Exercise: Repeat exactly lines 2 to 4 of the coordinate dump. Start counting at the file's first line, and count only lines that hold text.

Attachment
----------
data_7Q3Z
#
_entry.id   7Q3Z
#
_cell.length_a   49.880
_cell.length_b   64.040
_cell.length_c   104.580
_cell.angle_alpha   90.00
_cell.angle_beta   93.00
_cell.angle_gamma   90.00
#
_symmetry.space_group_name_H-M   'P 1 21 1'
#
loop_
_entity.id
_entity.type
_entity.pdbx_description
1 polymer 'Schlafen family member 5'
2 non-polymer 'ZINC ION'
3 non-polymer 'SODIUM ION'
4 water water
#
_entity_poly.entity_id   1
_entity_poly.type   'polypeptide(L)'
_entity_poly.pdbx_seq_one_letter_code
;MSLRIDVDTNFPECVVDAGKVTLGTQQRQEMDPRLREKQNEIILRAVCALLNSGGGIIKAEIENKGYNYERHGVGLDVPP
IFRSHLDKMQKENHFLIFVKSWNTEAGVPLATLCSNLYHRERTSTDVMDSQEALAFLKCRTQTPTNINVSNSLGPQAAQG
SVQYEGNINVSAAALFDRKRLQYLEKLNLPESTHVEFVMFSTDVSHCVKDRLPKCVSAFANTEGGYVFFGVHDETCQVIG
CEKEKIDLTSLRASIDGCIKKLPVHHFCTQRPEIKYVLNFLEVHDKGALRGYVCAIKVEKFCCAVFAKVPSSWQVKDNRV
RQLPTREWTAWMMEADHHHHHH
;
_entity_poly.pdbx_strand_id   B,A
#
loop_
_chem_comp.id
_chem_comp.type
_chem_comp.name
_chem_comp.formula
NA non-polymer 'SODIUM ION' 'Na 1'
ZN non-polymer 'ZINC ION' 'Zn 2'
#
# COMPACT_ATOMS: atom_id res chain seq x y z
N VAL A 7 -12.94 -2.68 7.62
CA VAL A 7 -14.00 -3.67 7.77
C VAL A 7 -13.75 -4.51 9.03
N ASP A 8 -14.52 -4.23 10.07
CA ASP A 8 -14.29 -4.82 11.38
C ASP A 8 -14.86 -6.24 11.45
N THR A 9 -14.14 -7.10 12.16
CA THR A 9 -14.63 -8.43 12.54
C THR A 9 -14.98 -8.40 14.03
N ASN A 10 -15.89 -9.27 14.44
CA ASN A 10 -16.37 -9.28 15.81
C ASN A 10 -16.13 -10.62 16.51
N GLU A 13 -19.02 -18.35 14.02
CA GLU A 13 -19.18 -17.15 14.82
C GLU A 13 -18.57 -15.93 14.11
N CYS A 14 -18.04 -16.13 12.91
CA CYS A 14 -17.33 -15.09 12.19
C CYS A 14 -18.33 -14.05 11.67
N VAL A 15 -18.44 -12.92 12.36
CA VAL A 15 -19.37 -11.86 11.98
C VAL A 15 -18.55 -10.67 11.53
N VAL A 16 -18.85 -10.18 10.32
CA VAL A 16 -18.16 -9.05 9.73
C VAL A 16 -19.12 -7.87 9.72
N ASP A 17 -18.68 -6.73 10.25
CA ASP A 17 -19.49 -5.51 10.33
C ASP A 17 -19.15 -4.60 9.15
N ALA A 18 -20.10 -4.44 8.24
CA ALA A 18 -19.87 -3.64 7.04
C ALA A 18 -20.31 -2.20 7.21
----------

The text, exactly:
#
_entry.id   7Q3Z
#